In June we recognize National Cancer Survivors Day as a celebration for individuals who have survived this deadly and complicated disease. We want to celebrate YOU for the fight you have endured and the mental strength it took for you to stay positive through treatment. If anyone reading this is currently going through cancer treatment, know that you can be a survivor, too, and we encourage you to reach out for inspiration and help along your journey. One resource is the National Cancer Survivors Day organization. They offer education, guidance on what to do and networking opportunities. Visit them online at www.ncsd.org.
Now I have some good news and some bad news. Which do you want to hear first? OK, the bad news. Exercise. The good news? Exercise! Research has shown that exercise during all phases of cancer treatment and after cancer can be beneficial but difficult depending on individual circumstances. As a cancer survivor, the goal is to return to your former level of physical and psychological function. The side effects of cancer treatment can be an obstacle to physical activity, and therefore, working closely with your healthcare provider team will be beneficial in working through those obstacles. Radiation and chemotherapy can cause permanent scar tissue formation in joints, lungs and heart tissues, all of which may limit cardiovascular and musculoskeletal function. The good news is that many survivors can benefit from exercise due to the positive effect that exercise has on skeletal muscle and mental well-being. After treatment, most patients have reduced muscle strength and endurance, making exercise an important aspect of survivorship.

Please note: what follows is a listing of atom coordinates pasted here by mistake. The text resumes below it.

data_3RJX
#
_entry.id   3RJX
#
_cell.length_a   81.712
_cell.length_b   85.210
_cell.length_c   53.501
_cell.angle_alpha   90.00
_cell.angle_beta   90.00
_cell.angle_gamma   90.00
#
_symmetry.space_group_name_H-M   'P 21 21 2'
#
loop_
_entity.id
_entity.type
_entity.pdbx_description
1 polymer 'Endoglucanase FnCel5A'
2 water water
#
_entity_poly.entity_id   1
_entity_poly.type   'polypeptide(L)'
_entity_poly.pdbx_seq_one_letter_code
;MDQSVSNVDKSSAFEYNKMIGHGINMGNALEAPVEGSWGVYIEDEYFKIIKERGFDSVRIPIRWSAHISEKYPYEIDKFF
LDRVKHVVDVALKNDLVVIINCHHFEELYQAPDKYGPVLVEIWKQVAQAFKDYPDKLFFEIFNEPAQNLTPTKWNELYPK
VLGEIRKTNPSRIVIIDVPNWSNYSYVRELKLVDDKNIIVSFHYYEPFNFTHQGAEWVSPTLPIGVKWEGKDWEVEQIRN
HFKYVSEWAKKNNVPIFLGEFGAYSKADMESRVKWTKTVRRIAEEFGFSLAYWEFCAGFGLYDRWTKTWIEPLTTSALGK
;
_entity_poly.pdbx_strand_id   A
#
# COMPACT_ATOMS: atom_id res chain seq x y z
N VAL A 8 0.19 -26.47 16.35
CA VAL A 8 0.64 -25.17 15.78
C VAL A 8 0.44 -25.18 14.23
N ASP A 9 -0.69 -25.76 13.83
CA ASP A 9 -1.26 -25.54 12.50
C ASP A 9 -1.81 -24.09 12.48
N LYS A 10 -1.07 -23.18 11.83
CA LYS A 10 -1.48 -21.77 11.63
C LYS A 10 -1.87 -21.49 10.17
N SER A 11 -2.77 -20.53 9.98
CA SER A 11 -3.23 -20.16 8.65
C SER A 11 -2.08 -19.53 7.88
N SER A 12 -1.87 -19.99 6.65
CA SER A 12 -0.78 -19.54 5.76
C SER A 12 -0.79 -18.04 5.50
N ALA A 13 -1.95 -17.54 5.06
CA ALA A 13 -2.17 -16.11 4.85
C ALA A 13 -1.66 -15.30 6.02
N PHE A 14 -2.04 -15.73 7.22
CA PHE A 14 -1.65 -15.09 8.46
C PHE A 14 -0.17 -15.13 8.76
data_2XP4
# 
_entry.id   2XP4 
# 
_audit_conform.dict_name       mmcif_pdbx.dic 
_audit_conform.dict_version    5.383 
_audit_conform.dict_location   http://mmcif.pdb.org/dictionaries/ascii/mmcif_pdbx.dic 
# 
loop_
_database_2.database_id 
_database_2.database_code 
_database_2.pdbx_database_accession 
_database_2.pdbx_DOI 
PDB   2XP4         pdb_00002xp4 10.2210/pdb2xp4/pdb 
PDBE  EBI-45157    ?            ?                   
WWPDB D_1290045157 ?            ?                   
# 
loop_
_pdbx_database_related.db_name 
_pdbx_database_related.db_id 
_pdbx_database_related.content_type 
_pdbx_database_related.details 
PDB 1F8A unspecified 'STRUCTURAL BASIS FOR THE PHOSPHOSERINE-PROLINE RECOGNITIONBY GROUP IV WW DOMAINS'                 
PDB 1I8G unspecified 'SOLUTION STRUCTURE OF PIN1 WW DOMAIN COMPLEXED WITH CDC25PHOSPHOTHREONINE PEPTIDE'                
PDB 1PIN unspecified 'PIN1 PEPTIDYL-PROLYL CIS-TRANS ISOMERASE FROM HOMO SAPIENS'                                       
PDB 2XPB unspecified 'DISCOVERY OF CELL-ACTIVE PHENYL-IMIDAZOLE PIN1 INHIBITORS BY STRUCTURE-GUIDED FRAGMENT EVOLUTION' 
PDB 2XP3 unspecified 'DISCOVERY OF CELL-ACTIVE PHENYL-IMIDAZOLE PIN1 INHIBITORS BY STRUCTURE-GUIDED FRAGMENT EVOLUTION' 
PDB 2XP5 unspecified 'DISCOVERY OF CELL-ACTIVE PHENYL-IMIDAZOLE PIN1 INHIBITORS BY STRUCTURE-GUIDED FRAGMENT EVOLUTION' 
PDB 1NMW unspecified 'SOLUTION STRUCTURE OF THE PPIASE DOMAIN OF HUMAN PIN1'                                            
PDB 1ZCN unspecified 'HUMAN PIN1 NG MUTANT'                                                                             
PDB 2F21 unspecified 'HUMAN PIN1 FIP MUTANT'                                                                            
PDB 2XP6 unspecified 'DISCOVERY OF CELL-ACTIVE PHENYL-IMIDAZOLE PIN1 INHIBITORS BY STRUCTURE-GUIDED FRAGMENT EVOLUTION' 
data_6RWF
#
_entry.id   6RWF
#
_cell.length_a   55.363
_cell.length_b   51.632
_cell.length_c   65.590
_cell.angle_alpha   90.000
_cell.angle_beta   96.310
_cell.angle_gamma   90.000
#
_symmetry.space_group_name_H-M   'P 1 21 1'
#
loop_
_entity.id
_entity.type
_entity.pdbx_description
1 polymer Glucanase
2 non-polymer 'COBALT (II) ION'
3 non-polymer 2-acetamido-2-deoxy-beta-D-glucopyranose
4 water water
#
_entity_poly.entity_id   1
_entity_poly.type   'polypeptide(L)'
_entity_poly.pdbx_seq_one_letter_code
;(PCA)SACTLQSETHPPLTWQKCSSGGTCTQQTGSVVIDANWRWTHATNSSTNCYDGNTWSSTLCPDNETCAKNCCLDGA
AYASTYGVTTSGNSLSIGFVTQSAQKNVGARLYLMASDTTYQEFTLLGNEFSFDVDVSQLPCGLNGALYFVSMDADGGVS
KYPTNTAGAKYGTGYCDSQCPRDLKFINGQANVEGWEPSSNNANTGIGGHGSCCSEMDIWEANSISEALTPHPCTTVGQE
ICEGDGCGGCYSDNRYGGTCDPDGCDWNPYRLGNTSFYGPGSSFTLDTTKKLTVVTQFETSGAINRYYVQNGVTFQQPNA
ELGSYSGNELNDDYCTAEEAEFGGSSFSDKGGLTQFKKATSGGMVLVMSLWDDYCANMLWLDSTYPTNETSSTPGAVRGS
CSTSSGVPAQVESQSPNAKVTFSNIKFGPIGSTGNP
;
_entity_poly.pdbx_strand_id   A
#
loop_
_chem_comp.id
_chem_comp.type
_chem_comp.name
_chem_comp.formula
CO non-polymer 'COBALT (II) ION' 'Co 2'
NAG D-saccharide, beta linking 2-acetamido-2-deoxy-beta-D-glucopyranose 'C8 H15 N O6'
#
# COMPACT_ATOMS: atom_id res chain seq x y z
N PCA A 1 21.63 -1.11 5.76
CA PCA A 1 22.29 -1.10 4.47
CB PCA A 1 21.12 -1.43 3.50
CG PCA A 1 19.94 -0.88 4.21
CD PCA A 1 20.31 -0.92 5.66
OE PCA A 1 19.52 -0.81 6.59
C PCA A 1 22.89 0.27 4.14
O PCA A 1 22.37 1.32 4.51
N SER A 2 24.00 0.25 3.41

Surviving cancer is a tremendous victory. Don't let an inactive lifestyle lead you down that road to disability after all you have worked for. Think of it not as "exercise" or a chore you need to do, but instead think of exercise as playing with the grandkids, going to the store or walking the dog - just do what you can do and then do a little more next time.
The American College of Sports Medicine's (ACSM) exercise recommendations for cancer survivors state that the intensity (how hard you are working), frequency (how many days per week0 and duration (how long each exercise session lasts) may be difficult to make; however, adhering to standards for healthy individuals may be appropriate with adjustments made for treatment side effects. The recommendations for adults include 150 minutes of cardiovascular exercise a week. Break that down to 30 minutes, five days a week, and it's manageable, depending on how you feel. You can also benefit from the effects of exercise by performing three 10-minute bouts to make up 30 minutes. Try low-weight strength training to improve muscle strength and endurance. Stretching and flexibility exercise is important to increase range of motion that may be limited by scar tissue formation. Try one or two sessions daily. To improve balance and coordination, try tandem walking and, holy cow, hold on to something! It's YOUR move!
Corley Roberts, ACSM EP-C, MHA, CPHQ, is an Exercise Physiologist, published author, public speaker, health care professional and founder and CEO of MyFitScript. MyFitScript has been featured on Medscape Inc., CBS Healthwatch, Business and Health Magazine and the American Academy of Family Physicians. Visit www.myfitscript.com for exercise education and programs, or contact Corley at email@example.com.